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DREAMER STORY

Jose S. Software Engineer & Dreamer

DREAMER STORY

Jose S. Software Engineer & Dreamer

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When Jose, 22, tries to remember coming to the U.S. from Mexico, the details are faint. He was just five years old when he and his mother moved to California to live with Jose’s dad, who was working in the Salinas Valley. It was a huge risk for Jose’s parents to move the family away from everything they knew in Mexico, and the decision changed his life. Jose is undocumented, which he only learned as he prepared to graduate from high school. “When I started applying for colleges, I realized I didn’t have a social security number. It was only then that I really found out.” In the process of applying to colleges, Jose discovered he was eligible for DACA, a federal program which afforded him the opportunity to work and continue to attend school in the U.S.

If the Supreme Court decides to take up DACA litigation in its’ upcoming term, Jose could lose these protections, along with nearly 700,000 other young immigrants. In 2018, the Justice Department petitioned for certiorari in the face of conflicting rulings from several lower courts, with the intention of expediting the case to the Supreme Court. Supporters of DACA have fared well in the effort to keep the program going, with courts in Washington, DC, New York and California blocking a shutdown of the program, but DACA’s future still hinges on either congressional legislation or a ruling by the Supreme Court. If the Supreme Court agrees to intervene and hear the case, there could be a decision on DACA as soon as this summer.

The trouble my parents went through themselves to provide a better future for me and my sisters is truly breathtaking.”

With the help of DACA, Jose graduated from college, and now works as a software engineer at a global investment corporation in San Francisco. “The trouble my parents went through themselves to provide a better future for me and my sisters is truly breathtaking,” says Jose. “I want to make sure their struggle was worth it. Seeing how far I’ve progressed in life through the guidance and support of my family has allowed me to be conscious and appreciate the opportunities that have come across for me, as well as give back to the community of immigrants that travel the same path as myself.”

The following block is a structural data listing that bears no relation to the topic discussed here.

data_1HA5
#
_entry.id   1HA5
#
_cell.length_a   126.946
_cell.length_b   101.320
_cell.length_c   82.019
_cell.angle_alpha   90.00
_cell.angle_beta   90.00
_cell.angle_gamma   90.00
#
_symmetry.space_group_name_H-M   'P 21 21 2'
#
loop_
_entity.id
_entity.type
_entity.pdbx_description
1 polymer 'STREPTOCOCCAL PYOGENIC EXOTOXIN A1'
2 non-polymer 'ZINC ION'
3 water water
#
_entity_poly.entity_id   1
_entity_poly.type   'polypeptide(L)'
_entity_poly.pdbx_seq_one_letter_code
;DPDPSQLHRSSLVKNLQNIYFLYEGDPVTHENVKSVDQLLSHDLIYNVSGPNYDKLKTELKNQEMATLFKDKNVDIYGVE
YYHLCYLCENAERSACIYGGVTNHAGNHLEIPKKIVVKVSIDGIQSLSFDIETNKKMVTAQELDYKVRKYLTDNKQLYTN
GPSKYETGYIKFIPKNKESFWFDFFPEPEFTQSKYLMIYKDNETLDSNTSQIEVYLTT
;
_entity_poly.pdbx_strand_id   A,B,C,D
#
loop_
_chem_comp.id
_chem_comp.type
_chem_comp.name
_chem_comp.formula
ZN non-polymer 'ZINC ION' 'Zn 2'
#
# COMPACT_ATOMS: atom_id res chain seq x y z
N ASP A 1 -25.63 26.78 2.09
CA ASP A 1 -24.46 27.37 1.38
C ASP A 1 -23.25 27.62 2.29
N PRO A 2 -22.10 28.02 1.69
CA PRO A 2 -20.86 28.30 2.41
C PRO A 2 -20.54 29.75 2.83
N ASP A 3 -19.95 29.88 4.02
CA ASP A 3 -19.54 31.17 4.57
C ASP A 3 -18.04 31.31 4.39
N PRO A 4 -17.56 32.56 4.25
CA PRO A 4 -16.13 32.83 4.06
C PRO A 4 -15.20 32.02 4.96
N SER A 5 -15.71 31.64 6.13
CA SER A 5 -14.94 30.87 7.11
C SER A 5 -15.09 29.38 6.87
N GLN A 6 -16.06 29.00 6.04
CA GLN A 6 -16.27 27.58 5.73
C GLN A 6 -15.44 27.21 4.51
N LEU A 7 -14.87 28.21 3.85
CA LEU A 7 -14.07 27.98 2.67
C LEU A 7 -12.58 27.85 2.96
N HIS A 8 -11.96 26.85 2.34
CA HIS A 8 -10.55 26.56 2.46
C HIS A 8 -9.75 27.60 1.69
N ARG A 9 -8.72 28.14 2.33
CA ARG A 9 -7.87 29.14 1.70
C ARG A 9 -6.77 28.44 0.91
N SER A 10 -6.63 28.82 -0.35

The family had decided to move north from a town in Michoacán, Mexico, due to the lack of economic opportunities there. Jose’s parents grew up in agriculture, and they’ve worked in the fields outside of Salinas, sometimes seven days a week, for close to twenty years. They encouraged Jose to apply for DACA, although they knew it would mean coming out of the shadows and making himself visible to the government. “As time passed, my family and I researched more into DACA, and we saw it as an opportunity to allow my sister and I to have a form of legal status within the U.S.” says Jose. “Being the oldest, I knew that I would always be the example for my younger siblings and family members. They look up to me for the things I have accomplished and follow in my footsteps so they too can become successful in their own ways. My parents made sure to tell me, even if I’m in a more difficult situation than most people, I have to have the ganas (grit) to take on any challenge, no matter my situation.”

As a DACA recipient, Jose was not eligible to receive federal student loans or grants. Jose earned his degree with the financial support of his parents, his own income from part-time jobs, academic scholarships, and a small amount of financial aid from the state of California. The California Dream Act, which was signed into law in 2011, allows undocumented students in California who meet both GPA and in-state tuition standards to apply for state financial aid.

They look up to me for the things I have accomplished and follow in my footsteps so they too can become successful in their own ways.”